What should we make of the WWJD movement—What Would Jesus Do?—of the 90’s?
Proponents of that movement updated Charles Sheldon’s book, In His Steps: What Would Jesus Do? They also borrowed from The Imitation of Christ by Thomas à Kempis of the 16th century.
I’ve been a skeptic. My hesitation has nothing to do with the underlying premise that a Christian ought to be Christlike. We are, certainly, to be imitators of God (Ephesians 5:1 & more). But how do we get there?
Sin is able to redirect even that good ambition. In the case of WWJD we can turn faith into a responsibility in place of a response. Religion then becomes a performance, with followers seeking to be good—imitating Jesus—in the eyes of a given audience. But real goodness is something that comes from God and not something we bring to him.
The trap is obvious once we see sin as self-love. As sinners who focus on behaviors—as is true of WWJD—we are religiously looking in the wrong direction: at self. Jesus serves as our resource with some of his Bible lines excerpted to become a script for improving performances. He then serves as a utilitarian icon rather than as a captivating companion.
This form of behavioral faith is both moralistic and tiresome. Tiresome because it is hard work to pretend to be moral if our hearts are distant from God. So the question is one of motivation.
The actual call of Christ is to receive a new heart—offered by the Spirit’s ministry—and then to do what is increasingly natural as his love moves us. So the true imitation of God is to have a heart moved by his heart: to love what he loves. We begin to walk in step with the One who is loved—not as a performance but as a response.
But back to the WWJD theme. Despite the concerns just noted it seems to me there is a proper place to ask what Jesus did during his first century ministry. But the question should be broader—community-based—and affective. In other words, what were the social settings or activities Jesus used and affirmed? And HDJL—How Does Jesus Love?
Let me sketch some potential lessons by briefly comparing how we function as churches today over against Christ’s first century ministry.
For one, Jesus spurned a headquarters-based ministry in favor of itinerant processions, mainly through the regions in and around Galilee, but also to the Jerusalem region for Jewish feasts.
Jesus did return to Capernaum and to Bethany in pauses between his travels but not much is made of these settings. Peter’s mother-in-law lived in Capernaum. This suggests the town was Peter’s home as well as the home of the other fishing-industry apostles. But nothing much is made of the community or its synagogue apart from Christ’s dire warning in Matthew 11:23.
Churches today, by contrast, are invested in place and permanence. Material settings receive huge resources while investments in missions often lag. One lesson here is that Jesus loved to engage people wherever he spent a given day, yet did little to create spaces and places for ministry. His was a “go and share” vision rather than a “come and settle” model.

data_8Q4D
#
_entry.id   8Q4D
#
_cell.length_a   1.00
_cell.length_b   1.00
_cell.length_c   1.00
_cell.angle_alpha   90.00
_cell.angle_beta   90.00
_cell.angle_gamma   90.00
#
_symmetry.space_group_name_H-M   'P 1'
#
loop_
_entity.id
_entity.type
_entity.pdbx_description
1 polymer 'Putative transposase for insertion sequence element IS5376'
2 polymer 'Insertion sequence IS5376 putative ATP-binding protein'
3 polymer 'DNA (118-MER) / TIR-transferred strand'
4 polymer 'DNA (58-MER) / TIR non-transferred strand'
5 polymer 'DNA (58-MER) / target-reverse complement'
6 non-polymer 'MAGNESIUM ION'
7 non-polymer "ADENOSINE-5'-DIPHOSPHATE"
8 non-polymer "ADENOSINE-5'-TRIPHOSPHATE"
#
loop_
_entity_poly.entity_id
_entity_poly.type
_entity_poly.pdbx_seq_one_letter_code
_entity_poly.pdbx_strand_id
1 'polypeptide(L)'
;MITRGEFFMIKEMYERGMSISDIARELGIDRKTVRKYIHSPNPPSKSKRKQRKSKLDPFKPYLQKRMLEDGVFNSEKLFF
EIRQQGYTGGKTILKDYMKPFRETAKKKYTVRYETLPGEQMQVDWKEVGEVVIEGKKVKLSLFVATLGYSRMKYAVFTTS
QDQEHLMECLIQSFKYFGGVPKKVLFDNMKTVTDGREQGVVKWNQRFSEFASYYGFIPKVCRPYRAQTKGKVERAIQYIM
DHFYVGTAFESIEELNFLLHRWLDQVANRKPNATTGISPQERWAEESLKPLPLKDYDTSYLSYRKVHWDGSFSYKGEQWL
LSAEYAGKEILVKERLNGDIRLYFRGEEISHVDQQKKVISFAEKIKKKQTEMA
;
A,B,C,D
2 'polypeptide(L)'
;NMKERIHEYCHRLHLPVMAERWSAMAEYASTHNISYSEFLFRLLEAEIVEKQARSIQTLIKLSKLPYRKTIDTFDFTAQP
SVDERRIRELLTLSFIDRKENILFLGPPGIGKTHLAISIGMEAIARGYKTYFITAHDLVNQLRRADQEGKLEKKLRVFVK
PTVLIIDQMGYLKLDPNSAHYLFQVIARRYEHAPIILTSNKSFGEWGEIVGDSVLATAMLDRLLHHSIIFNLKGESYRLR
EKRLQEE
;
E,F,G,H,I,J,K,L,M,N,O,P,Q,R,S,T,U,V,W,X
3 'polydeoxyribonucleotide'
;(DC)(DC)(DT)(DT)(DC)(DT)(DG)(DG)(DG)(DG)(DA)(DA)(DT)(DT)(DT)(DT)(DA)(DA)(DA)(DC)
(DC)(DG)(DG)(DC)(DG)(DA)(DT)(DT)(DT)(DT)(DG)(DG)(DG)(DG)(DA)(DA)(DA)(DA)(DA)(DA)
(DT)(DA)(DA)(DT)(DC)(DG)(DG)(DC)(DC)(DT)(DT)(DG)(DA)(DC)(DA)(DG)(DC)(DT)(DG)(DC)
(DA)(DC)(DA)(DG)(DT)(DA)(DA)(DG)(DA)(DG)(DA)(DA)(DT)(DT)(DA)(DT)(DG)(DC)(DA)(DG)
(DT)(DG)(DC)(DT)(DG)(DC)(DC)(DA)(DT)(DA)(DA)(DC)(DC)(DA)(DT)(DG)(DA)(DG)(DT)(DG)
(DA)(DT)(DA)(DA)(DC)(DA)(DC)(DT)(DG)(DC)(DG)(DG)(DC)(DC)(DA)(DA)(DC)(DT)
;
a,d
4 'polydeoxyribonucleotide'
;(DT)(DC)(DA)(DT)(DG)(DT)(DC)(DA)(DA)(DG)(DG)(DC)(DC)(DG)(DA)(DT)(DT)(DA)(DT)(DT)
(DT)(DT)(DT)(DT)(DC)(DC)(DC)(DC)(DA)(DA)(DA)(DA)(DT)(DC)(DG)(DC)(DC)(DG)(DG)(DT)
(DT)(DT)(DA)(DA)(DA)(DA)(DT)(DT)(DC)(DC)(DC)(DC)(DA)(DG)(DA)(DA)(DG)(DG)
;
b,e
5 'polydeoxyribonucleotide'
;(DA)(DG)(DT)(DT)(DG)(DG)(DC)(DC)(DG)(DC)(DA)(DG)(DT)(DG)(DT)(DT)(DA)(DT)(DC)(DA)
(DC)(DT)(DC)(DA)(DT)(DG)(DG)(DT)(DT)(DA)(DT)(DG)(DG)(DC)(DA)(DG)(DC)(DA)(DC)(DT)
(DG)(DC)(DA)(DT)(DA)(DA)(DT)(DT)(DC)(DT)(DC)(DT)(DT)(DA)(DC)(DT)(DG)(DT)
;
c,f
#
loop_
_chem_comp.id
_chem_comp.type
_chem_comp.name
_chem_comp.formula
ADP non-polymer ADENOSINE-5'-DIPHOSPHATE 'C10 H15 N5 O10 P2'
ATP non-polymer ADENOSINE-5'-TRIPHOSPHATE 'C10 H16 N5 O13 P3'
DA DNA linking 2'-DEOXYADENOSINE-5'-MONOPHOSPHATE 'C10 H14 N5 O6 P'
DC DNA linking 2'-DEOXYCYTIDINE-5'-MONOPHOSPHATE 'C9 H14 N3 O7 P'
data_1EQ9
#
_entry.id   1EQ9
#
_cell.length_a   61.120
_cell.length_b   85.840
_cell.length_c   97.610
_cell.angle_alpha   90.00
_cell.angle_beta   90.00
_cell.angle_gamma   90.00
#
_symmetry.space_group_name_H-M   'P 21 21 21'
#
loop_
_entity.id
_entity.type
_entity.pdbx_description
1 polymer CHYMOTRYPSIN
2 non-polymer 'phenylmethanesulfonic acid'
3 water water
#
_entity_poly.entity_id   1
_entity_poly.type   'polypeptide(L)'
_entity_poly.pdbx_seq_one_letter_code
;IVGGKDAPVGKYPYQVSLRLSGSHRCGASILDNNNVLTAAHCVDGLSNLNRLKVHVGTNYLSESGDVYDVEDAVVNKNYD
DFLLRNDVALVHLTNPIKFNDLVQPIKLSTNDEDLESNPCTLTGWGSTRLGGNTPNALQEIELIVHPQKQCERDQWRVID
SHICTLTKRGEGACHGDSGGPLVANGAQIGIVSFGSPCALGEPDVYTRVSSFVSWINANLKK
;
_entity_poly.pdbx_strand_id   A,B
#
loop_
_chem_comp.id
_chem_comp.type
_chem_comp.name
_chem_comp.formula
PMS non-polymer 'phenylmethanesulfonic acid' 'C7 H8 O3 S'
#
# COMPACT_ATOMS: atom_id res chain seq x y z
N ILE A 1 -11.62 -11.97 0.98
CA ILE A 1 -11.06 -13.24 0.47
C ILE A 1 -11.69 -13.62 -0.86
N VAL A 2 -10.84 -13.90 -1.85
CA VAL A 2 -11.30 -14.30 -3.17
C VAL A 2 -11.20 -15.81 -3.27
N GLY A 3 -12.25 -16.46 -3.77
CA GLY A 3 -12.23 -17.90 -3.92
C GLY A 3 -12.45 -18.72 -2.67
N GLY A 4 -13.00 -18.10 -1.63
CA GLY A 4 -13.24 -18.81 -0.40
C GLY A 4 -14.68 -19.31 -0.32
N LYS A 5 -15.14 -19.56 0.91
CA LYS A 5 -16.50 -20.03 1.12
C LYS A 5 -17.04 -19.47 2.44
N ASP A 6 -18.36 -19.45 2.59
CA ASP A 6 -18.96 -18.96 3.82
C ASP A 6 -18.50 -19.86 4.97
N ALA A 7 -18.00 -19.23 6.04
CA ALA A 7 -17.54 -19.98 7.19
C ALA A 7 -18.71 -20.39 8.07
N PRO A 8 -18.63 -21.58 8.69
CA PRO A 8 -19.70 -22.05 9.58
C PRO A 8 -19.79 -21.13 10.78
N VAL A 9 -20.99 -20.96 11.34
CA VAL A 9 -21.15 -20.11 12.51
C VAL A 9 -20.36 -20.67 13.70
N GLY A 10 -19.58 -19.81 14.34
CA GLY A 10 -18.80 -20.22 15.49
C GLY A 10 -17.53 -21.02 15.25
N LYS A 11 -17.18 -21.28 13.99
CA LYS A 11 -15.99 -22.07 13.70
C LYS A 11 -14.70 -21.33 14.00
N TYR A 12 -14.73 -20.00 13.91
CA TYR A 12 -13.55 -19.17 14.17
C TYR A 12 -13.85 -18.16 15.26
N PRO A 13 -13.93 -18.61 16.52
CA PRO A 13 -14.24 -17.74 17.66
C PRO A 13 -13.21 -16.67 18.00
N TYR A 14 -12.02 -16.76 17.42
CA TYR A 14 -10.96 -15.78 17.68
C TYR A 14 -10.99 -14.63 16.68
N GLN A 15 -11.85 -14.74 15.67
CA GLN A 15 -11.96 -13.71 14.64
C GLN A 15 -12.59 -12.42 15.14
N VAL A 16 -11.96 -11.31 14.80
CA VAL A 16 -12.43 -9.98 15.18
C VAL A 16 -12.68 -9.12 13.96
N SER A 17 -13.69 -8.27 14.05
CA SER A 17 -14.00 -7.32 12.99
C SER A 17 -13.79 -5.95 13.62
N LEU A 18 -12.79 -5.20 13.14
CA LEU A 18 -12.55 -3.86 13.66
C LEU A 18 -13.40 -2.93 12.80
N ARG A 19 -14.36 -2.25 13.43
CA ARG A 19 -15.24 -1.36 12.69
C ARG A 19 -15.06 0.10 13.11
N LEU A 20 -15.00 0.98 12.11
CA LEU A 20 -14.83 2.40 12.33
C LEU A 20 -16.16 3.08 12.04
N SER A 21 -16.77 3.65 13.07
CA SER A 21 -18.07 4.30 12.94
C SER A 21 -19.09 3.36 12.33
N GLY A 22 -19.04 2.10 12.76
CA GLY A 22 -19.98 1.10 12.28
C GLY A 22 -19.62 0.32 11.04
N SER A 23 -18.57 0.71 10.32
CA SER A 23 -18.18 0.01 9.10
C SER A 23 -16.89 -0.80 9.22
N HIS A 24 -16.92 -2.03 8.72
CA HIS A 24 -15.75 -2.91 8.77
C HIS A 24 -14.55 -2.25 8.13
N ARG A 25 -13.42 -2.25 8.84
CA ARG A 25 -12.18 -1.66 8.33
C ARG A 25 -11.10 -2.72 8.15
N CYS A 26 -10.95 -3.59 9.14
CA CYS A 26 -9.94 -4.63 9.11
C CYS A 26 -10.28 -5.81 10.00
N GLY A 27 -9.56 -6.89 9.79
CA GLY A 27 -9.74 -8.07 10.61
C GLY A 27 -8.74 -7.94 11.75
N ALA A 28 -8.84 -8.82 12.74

Jesus offered himself to the poor and needy instead of the privileged and powerful. His mission was notably upside-down in this regard—something he needed to restate even among the disciples—as he came not to be served but to serve. He knew the meek are always more responsive than the mighty.
In contrast to this, business growth models and numerical goals often shape modern churches. Pastors are CEO’s in structures that mirror the values of their given community. Bible colleges, in turn, adapt their teachings to remain aligned with cultural demands.
Jesus was also a controversialist. He stirred a hornet’s nest by his Sabbath activism. He also confronted religious leaders with his uncomfortable parables and his “woe to you” statements. He forced audiences to realize there are only two masters: we either serve God or the world.
The church today, by contrast, is often placid and accommodating—acting as if most of our culture is spiritually neutral. Therapeutic coaching and training in creedal compliance often displaces a passion for Christ and a sacrificial love of neighbors.
Jesus was also boldly relational. His closest companions loved him, with only one exception. They were ready to die for him, as they did in the end, because they knew he loved them.
As part of this Jesus was conversational. He offered himself to his followers during their long treks to and from Jerusalem. His disciples asked him hard questions without fearing a rebuke. He also stirred their thinking—and elicited more talk—whenever they were passive or confused. He loved them and he told them that their mutual love is a signal of authentic faith. It was this group who then carried Christianity into its explosive growth.
The church today, by contrast, elevates teacher-centered education rather than student-centered conversations. Engagements tend to be top-down—or podium-based—rather than face-to-face and interactive. And deep-seated love is replaced by admiration and affirmation.
More can be said. It’s enough for now to invite the Spirit’s inspection: how well do we listen to Jesus these days?
If we fail to walk as he walked and to love as he loved the church becomes moribund. Isn’t it time for us to return to our first love? And then to respond to Christ’s love as our proper motivation? If we do our churches may once again begin to have an impact on the world.